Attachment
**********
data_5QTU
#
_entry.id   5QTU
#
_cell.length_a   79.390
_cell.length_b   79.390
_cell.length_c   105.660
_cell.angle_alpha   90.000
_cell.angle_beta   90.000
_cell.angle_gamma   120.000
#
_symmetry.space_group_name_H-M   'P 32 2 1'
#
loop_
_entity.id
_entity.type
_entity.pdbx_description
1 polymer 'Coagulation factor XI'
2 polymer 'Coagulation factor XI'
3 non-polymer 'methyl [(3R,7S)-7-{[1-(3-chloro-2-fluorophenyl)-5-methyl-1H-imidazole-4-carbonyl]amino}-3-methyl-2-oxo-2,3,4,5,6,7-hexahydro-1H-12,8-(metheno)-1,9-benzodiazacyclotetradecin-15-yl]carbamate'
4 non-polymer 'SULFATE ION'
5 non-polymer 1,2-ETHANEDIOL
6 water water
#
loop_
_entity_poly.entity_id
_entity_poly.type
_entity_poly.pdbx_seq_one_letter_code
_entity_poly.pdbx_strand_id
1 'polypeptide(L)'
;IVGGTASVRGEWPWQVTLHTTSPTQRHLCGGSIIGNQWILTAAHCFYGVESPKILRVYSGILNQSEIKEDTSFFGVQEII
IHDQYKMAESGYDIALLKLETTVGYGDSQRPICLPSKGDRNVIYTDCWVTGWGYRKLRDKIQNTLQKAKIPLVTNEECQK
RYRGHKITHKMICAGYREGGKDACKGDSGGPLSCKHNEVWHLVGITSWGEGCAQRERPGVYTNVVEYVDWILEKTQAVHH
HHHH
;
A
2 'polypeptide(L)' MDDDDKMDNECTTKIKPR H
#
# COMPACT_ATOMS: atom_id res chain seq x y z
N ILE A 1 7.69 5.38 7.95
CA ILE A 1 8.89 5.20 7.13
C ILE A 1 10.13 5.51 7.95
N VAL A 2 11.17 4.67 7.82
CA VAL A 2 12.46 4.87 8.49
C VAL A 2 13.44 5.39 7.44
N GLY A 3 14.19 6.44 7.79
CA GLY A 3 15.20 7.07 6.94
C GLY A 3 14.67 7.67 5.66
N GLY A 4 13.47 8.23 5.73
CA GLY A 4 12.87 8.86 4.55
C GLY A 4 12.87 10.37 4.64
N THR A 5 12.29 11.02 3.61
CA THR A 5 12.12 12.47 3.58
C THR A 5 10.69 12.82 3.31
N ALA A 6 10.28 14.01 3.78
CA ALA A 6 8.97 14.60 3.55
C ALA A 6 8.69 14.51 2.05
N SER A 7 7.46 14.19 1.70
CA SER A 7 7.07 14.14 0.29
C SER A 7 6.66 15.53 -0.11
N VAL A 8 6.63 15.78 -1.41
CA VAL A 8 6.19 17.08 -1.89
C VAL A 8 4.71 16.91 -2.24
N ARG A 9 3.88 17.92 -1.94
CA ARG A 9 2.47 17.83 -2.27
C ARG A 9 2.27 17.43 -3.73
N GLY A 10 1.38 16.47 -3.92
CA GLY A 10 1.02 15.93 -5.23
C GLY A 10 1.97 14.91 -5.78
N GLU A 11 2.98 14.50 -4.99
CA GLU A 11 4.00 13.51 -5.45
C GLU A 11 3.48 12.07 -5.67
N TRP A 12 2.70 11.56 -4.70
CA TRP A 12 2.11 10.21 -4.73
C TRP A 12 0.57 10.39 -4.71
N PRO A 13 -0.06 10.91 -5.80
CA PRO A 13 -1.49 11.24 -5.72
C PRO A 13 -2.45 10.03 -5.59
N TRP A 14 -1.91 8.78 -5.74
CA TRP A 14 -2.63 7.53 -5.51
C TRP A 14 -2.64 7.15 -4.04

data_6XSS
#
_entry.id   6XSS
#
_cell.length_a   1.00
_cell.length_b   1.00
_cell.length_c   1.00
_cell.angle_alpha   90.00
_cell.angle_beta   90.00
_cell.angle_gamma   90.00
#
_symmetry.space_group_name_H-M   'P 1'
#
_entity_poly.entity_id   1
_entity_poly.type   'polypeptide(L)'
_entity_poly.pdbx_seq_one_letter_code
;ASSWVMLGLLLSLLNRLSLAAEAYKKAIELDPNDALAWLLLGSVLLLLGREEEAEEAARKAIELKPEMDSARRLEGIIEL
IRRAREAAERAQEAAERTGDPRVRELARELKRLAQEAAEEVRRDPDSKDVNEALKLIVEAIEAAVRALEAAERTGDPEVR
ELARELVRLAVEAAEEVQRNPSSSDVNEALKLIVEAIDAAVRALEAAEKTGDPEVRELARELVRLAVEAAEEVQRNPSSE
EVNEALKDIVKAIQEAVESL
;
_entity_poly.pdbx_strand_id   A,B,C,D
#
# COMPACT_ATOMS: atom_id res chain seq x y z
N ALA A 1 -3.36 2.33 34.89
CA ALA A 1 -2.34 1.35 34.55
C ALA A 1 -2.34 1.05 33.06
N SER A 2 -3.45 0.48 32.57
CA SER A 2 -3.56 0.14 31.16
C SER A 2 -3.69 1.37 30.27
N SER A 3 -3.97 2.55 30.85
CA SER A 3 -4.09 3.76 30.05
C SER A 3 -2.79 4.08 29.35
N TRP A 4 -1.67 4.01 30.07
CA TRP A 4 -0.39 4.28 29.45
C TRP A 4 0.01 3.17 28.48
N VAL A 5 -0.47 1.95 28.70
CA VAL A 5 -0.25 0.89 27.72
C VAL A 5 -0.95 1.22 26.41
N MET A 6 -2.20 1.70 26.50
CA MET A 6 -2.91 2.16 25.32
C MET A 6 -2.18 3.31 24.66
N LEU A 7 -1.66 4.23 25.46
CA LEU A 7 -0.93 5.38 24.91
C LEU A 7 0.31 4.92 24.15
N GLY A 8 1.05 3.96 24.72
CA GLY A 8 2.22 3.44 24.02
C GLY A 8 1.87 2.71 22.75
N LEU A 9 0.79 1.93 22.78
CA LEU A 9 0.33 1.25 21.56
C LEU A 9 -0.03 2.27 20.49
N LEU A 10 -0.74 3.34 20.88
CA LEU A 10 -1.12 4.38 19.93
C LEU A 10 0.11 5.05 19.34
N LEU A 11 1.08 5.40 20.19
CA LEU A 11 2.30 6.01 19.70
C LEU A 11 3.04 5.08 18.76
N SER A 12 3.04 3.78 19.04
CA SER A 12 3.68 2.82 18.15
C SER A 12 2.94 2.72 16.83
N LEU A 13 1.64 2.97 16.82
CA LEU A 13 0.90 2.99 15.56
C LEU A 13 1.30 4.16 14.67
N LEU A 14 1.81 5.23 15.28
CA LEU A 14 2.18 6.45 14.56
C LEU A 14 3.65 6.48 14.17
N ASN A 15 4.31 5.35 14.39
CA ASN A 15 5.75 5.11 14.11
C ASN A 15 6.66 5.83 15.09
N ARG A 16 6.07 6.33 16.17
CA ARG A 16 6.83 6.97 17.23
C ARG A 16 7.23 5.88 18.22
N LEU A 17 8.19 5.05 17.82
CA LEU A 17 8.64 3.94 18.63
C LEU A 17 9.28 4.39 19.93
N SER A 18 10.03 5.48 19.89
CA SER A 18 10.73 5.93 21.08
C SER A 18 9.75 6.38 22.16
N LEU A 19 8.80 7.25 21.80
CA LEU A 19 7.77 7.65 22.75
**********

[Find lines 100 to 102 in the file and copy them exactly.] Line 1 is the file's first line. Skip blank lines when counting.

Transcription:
ELARELVRLAVEAAEEVQRNPSSSDVNEALKLIVEAIDAAVRALEAAEKTGDPEVRELARELVRLAVEAAEEVQRNPSSE
EVNEALKDIVKAIQEAVESL
;